‘FIGHT’: Motorists explained how rising fuel prices impacted their bottom line at APCO Kangaroo Flat on Tuesday. Video: ACM.
A New South Wales taxi company says ride-sharing companies have taken over as fuel prices rise and government bodies do nothing to raise rank and hail fares.
Earlier this week, Uber Australia introduced a temporary mile-based surcharge for customers so the company or its drivers weren’t left to absorb the impact of unprecedented fuel increases.
However, taxi companies, including Wagga Radio Cabs in the Riverina area of NSW, are unable to introduce surcharges or raise fares as they are regulated by ‘strict’ guidelines. and government agencies who, according to Wagga Taxis Chairman of the Board, Mark Walsh, are unwilling to budge on the issue. .
“It just goes to show there’s a system for us and a system for part-time ridesharing companies – where we don’t have any flexibility, but they can just [increase rates],” he said.
Mr Walsh said that unlike ride-sharing companies, taxis have no choice but to absorb the cost of rising fuel prices, which can equate to an additional $100 to $200 a week per week. Taxi.
Recently NSW Taxi Council Chief Executive Martin Rogers wrote to NSW Transport Safety asking for an increase in rank and hail fares to compensate for rising fuel prices.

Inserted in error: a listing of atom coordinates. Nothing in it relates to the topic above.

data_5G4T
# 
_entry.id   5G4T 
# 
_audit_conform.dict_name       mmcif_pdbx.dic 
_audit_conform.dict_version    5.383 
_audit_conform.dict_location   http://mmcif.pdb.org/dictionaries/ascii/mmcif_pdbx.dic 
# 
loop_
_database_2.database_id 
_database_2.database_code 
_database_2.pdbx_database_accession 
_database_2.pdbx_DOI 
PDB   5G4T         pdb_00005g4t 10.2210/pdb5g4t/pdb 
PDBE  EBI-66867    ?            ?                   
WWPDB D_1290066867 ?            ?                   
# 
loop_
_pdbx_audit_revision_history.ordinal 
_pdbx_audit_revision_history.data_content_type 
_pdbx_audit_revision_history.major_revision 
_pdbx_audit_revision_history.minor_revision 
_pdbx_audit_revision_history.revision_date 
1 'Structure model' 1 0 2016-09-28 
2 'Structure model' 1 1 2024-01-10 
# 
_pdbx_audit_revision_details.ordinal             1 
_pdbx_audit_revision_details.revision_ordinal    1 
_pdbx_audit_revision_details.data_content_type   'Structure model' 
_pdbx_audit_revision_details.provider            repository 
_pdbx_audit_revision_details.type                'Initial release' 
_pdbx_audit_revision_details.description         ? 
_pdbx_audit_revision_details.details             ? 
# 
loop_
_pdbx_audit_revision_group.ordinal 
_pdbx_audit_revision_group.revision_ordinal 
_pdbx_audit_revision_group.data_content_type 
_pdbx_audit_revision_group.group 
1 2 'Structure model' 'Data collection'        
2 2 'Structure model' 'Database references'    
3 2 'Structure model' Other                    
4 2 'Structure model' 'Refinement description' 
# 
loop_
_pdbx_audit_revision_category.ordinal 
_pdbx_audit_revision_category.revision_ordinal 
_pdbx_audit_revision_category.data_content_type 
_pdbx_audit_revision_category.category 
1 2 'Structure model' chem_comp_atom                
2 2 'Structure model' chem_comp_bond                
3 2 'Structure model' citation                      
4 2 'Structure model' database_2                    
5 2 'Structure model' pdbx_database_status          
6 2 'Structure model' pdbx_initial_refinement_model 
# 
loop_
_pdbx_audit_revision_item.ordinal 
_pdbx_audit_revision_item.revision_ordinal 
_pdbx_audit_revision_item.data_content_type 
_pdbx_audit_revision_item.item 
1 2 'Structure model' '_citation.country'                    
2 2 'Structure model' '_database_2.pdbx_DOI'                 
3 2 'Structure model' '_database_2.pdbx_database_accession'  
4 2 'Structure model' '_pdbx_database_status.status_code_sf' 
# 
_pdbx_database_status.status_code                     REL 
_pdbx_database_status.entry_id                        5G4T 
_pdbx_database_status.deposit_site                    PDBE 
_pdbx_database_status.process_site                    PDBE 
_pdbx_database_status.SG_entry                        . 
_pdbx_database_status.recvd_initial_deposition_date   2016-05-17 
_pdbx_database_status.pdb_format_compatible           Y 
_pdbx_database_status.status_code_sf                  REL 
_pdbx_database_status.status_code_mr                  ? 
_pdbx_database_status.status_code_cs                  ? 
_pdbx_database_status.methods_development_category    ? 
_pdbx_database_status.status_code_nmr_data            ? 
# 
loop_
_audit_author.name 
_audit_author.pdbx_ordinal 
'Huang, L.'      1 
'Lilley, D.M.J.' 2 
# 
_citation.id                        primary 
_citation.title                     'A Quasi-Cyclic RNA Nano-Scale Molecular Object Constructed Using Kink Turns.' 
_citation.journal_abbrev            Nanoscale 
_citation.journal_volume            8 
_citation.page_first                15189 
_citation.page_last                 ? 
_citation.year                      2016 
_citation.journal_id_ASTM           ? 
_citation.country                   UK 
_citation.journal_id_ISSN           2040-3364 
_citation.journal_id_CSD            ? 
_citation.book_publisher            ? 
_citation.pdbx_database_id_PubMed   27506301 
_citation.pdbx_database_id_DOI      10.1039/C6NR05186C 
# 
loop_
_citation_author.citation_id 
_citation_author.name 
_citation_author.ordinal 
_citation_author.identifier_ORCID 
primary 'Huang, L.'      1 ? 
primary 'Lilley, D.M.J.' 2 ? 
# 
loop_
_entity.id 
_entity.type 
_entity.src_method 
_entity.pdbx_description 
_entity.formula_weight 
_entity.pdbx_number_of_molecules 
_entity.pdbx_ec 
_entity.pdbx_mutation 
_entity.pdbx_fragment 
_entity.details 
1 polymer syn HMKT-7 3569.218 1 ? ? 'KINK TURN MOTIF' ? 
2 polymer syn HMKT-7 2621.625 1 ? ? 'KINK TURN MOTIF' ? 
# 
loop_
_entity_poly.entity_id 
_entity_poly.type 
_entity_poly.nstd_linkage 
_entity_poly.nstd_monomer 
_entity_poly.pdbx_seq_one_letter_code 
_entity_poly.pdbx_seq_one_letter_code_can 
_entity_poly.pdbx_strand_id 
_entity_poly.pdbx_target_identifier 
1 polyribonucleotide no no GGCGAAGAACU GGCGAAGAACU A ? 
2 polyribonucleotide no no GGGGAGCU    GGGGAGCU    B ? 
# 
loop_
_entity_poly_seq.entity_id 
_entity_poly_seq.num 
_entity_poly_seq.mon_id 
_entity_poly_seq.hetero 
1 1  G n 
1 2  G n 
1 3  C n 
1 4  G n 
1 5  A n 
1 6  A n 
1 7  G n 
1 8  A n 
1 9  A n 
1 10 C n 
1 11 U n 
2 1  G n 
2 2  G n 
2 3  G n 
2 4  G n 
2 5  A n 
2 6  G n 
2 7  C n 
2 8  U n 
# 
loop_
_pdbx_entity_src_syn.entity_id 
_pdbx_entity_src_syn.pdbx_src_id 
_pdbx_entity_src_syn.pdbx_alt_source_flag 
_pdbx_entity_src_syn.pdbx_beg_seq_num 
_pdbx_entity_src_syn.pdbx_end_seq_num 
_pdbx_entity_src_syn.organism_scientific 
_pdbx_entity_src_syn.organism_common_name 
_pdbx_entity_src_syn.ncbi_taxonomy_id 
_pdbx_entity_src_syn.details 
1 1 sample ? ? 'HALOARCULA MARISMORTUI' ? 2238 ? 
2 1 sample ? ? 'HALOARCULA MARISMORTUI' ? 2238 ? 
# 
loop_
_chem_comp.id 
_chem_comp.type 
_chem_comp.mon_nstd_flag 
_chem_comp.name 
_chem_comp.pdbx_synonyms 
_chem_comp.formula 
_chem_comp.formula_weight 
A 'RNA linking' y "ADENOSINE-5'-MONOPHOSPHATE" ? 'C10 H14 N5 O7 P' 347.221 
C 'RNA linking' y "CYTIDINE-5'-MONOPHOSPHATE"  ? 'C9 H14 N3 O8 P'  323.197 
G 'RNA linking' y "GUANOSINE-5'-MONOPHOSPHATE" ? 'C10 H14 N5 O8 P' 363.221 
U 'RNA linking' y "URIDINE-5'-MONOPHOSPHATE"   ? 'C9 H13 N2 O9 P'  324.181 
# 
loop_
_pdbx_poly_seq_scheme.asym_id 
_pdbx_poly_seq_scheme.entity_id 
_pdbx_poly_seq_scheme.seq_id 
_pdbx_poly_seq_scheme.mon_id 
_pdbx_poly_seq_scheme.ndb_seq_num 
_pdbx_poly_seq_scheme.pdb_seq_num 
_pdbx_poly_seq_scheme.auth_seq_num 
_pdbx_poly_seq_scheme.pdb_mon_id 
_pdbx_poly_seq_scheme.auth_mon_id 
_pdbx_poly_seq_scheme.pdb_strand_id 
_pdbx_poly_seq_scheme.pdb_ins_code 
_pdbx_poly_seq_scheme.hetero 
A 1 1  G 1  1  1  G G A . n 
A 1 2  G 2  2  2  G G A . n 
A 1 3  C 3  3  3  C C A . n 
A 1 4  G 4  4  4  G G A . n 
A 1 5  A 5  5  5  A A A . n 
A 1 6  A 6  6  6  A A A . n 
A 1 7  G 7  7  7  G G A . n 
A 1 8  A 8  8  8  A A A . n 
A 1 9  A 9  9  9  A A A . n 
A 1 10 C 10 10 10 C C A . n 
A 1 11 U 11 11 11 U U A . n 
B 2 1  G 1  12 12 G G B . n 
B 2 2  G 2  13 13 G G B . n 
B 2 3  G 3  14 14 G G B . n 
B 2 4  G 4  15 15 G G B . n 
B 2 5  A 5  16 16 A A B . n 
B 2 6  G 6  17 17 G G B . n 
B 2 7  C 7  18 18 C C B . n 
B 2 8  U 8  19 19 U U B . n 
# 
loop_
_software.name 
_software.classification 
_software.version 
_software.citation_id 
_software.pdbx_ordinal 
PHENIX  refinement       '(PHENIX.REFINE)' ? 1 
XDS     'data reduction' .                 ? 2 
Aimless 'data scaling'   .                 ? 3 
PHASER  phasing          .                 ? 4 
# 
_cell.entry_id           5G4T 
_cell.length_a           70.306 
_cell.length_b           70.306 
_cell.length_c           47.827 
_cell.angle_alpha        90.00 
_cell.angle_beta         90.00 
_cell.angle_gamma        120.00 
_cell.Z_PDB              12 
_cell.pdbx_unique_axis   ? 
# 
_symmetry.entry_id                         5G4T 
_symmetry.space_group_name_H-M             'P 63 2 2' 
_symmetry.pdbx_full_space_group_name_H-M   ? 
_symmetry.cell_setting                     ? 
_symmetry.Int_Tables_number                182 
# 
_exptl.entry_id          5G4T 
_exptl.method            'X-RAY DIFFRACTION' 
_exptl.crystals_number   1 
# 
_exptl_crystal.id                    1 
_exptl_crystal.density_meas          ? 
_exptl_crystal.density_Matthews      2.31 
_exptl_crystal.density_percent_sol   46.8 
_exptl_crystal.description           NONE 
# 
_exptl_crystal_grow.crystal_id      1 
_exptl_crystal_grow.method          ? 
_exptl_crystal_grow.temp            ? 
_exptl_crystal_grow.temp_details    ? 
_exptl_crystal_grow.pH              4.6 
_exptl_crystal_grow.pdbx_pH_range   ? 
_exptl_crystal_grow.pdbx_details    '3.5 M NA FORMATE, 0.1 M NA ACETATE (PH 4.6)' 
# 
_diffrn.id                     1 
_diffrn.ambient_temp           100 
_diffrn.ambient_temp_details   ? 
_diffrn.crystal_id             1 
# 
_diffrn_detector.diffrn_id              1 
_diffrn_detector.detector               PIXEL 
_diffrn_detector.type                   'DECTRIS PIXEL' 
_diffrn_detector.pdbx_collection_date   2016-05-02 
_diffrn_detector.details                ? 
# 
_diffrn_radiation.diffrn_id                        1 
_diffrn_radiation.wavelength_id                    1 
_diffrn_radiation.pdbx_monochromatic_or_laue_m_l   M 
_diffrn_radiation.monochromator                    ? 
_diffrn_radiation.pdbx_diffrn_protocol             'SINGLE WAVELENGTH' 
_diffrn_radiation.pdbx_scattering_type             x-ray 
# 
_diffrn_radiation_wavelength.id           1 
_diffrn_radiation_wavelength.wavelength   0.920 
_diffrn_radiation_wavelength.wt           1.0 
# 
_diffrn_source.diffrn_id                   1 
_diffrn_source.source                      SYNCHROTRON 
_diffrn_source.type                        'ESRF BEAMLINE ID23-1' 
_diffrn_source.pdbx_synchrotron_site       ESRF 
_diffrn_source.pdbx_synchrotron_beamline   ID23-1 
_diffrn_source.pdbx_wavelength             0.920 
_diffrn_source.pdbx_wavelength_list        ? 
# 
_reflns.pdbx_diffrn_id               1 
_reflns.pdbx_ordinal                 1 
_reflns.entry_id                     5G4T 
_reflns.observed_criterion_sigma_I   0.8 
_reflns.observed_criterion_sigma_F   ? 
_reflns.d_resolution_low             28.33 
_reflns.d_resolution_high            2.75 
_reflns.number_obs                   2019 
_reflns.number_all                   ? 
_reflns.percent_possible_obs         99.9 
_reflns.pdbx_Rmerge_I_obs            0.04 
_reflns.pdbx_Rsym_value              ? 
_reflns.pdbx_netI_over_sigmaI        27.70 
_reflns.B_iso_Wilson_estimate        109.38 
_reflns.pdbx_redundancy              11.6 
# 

In a statement, the NSW Taxi Council said: “One of the main costs of running a taxi is fuel. A reduction in excise duty on fuel would help ease the pressures of rising costs.
“Unlike carpooling, in row and hail space, taxis are not able to increase their fare structure as set by the NSW Government.
The NSW Transport and Roads Agency said it was reviewing the concerns of taxi boards.
Passengers feel the pinch
NSW resident James Snow was surprised at the difficulty of arranging transport around Wagga Wagga after losing his license to a mobile speed camera.
Although he said he was able to afford transport costs, the “unreliability” of available taxi drivers and Uber had made it difficult for him to find his way to work.
“I had to call once or twice to say, ‘Hey, where’s my cab? And they’re like, ‘Oh yeah, there’s about three or four jobs ahead of you, and we’ve only got one taxi,’” Mr Snow said.
“I mean a taxi for 60,000 people won’t work, especially if there are no more buses after a while.”
Mr Snow grew up using taxi services, and now without a licence, he said he never thought he would encounter the problems he faced when booking rides.
“When I was younger we used to see taxis all the time, so what’s the difference now? It’s something I would really like to know,” he said.